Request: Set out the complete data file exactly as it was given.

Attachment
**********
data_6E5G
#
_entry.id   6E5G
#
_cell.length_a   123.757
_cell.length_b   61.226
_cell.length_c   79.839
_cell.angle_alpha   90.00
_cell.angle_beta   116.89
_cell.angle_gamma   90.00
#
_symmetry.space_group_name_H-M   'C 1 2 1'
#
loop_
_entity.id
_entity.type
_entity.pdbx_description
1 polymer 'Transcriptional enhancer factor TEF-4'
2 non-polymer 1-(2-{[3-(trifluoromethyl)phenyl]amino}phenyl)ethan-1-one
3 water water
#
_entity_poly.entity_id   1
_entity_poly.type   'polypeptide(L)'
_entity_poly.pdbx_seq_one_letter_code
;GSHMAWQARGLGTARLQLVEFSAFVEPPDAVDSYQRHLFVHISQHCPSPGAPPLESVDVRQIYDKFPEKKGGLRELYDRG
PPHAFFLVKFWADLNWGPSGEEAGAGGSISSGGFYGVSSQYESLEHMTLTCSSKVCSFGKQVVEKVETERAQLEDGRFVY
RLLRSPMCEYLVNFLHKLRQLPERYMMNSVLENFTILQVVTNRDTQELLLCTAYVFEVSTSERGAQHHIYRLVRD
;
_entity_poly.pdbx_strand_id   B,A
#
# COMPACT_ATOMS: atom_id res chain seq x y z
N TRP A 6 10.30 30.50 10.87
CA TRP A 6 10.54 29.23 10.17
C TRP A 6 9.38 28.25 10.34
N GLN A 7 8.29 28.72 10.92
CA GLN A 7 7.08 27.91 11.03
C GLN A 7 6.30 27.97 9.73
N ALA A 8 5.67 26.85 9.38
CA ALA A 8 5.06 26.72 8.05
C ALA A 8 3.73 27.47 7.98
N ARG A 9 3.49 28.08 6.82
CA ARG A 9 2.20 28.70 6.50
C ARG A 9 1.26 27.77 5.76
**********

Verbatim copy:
data_6E5G
#
_entry.id   6E5G
#
_cell.length_a   123.757
_cell.length_b   61.226
_cell.length_c   79.839
_cell.angle_alpha   90.00
_cell.angle_beta   116.89
_cell.angle_gamma   90.00
#
_symmetry.space_group_name_H-M   'C 1 2 1'
#
loop_
_entity.id
_entity.type
_entity.pdbx_description
1 polymer 'Transcriptional enhancer factor TEF-4'
2 non-polymer 1-(2-{[3-(trifluoromethyl)phenyl]amino}phenyl)ethan-1-one
3 water water
#
_entity_poly.entity_id   1
_entity_poly.type   'polypeptide(L)'
_entity_poly.pdbx_seq_one_letter_code
;GSHMAWQARGLGTARLQLVEFSAFVEPPDAVDSYQRHLFVHISQHCPSPGAPPLESVDVRQIYDKFPEKKGGLRELYDRG
PPHAFFLVKFWADLNWGPSGEEAGAGGSISSGGFYGVSSQYESLEHMTLTCSSKVCSFGKQVVEKVETERAQLEDGRFVY
RLLRSPMCEYLVNFLHKLRQLPERYMMNSVLENFTILQVVTNRDTQELLLCTAYVFEVSTSERGAQHHIYRLVRD
;
_entity_poly.pdbx_strand_id   B,A
#
# COMPACT_ATOMS: atom_id res chain seq x y z
N TRP A 6 10.30 30.50 10.87
CA TRP A 6 10.54 29.23 10.17
C TRP A 6 9.38 28.25 10.34
N GLN A 7 8.29 28.72 10.92
CA GLN A 7 7.08 27.91 11.03
C GLN A 7 6.30 27.97 9.73
N ALA A 8 5.67 26.85 9.38
CA ALA A 8 5.06 26.72 8.05
C ALA A 8 3.73 27.47 7.98
N ARG A 9 3.49 28.08 6.82
CA ARG A 9 2.20 28.70 6.50
C ARG A 9 1.26 27.77 5.76